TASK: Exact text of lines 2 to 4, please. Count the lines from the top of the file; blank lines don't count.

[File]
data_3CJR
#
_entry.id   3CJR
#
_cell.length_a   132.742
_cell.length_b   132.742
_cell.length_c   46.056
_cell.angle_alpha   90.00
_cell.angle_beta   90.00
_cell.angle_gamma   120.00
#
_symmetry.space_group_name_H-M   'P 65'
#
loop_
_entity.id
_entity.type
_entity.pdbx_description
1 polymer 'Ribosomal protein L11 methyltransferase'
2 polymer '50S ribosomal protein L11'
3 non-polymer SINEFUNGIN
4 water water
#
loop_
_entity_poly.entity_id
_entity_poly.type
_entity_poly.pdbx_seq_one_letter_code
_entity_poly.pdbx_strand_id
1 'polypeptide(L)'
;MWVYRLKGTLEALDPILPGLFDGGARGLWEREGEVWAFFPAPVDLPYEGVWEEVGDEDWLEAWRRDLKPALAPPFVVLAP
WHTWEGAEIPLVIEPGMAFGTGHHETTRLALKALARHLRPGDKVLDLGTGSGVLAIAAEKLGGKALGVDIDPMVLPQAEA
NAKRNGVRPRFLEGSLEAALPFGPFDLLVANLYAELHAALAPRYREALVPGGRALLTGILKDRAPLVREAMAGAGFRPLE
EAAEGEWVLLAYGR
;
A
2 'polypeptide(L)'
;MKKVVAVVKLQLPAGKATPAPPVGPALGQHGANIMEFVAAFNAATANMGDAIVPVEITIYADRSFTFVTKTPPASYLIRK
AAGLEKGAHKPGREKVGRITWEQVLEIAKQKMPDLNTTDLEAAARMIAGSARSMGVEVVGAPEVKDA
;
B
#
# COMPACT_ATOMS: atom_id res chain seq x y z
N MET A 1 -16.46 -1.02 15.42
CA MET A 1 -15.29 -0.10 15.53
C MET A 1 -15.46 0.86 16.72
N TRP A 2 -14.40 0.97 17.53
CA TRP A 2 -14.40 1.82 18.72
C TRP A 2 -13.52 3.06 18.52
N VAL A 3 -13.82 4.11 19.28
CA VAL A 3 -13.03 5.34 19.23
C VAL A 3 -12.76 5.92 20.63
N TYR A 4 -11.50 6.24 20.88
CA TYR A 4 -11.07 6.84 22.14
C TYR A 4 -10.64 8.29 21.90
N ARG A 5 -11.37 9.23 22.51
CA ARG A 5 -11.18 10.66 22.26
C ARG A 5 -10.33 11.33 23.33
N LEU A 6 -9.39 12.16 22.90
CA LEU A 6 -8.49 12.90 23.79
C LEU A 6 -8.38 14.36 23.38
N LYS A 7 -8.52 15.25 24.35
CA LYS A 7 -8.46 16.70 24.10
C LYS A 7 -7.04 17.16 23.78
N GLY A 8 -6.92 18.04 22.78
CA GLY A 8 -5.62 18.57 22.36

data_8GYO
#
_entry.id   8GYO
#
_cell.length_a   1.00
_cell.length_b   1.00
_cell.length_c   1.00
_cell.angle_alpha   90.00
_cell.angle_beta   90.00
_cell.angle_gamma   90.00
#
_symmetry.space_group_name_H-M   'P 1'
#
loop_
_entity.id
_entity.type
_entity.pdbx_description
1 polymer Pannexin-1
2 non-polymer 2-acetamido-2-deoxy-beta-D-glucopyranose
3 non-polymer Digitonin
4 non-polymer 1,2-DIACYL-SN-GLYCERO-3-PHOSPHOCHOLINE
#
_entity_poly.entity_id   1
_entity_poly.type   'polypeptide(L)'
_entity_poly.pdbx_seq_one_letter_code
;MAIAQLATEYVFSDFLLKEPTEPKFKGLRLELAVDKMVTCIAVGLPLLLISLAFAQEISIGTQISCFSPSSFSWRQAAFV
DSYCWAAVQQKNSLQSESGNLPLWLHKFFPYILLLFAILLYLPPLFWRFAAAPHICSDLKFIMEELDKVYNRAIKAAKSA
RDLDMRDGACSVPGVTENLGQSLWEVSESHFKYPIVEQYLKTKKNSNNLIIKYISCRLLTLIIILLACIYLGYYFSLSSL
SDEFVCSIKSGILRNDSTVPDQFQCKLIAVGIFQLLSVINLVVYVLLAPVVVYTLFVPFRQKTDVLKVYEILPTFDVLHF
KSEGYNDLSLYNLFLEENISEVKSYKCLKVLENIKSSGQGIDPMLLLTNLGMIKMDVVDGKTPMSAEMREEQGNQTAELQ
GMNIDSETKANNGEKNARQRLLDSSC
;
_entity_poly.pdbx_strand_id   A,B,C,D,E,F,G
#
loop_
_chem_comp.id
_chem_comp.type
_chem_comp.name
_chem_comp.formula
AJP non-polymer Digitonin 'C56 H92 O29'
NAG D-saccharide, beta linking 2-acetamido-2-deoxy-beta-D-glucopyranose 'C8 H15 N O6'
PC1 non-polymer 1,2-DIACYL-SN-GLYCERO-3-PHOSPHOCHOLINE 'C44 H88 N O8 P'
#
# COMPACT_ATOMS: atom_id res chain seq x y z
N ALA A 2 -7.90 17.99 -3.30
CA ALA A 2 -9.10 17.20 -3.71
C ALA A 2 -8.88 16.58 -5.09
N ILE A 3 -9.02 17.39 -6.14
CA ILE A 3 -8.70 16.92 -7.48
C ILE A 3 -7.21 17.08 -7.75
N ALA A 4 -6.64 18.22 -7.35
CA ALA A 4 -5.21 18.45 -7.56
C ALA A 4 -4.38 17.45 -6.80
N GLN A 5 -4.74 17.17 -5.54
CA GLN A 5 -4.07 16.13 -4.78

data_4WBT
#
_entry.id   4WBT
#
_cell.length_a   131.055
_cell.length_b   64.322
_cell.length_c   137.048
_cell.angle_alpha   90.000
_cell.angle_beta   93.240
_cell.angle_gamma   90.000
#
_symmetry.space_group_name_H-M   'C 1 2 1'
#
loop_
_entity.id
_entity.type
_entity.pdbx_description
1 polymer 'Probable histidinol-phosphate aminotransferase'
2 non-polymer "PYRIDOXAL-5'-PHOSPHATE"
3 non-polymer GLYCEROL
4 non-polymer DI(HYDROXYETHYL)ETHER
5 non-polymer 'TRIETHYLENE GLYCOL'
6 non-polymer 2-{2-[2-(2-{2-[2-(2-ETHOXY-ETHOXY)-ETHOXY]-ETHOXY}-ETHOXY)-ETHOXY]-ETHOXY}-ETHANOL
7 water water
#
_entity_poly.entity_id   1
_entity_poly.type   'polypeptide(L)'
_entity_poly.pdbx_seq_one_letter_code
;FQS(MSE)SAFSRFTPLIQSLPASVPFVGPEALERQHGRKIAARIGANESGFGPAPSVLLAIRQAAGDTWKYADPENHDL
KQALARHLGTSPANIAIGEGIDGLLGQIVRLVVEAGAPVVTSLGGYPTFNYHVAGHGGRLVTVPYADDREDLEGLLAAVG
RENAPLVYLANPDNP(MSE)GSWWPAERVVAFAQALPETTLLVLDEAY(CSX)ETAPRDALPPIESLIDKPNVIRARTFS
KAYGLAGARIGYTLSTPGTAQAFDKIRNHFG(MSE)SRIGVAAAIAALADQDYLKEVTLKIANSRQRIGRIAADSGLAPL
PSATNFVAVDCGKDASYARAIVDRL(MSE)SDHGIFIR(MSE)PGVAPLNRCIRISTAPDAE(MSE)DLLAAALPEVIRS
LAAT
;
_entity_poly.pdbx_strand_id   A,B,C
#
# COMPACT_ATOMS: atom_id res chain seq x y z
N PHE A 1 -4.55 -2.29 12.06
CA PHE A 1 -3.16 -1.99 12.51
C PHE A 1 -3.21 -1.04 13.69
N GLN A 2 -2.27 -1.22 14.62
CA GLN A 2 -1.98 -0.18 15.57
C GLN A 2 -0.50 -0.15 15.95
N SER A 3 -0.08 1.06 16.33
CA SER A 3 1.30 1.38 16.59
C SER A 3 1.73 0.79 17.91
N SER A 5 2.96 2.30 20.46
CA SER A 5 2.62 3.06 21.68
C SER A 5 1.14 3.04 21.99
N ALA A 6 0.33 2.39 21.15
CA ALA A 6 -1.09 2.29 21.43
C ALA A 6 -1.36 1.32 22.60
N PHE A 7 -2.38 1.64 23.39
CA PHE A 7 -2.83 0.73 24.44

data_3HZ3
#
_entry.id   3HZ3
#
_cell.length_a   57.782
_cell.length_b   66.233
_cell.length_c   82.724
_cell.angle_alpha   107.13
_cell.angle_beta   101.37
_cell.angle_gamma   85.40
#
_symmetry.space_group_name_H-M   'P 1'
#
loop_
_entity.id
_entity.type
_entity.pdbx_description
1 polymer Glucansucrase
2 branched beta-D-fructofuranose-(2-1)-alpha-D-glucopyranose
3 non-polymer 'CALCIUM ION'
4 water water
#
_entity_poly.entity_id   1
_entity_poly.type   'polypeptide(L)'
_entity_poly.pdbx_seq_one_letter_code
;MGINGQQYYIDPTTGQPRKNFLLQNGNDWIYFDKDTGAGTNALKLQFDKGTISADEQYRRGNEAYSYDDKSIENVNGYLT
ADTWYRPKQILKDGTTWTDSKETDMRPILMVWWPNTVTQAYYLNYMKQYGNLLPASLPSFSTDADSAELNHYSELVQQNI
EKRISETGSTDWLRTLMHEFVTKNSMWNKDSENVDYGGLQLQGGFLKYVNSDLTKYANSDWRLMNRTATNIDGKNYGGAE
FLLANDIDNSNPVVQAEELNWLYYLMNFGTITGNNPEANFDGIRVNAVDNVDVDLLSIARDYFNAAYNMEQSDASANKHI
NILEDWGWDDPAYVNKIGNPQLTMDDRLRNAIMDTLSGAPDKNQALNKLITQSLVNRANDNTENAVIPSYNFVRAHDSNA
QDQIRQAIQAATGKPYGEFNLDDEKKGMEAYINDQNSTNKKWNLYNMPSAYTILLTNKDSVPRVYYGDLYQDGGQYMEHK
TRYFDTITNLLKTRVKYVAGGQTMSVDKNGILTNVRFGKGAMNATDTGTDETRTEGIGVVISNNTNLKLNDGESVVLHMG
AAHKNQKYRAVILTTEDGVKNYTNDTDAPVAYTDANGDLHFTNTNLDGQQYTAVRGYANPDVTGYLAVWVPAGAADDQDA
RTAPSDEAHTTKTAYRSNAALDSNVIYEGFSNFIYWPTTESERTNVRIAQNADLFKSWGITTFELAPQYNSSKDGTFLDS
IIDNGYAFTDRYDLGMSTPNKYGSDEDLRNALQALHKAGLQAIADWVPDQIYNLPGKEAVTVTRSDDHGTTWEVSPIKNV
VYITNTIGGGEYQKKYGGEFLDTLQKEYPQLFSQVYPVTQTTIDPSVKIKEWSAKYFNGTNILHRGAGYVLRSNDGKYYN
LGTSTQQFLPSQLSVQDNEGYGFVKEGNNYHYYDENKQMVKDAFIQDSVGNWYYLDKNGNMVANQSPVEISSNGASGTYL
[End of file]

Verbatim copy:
#
_entry.id   3CJR
#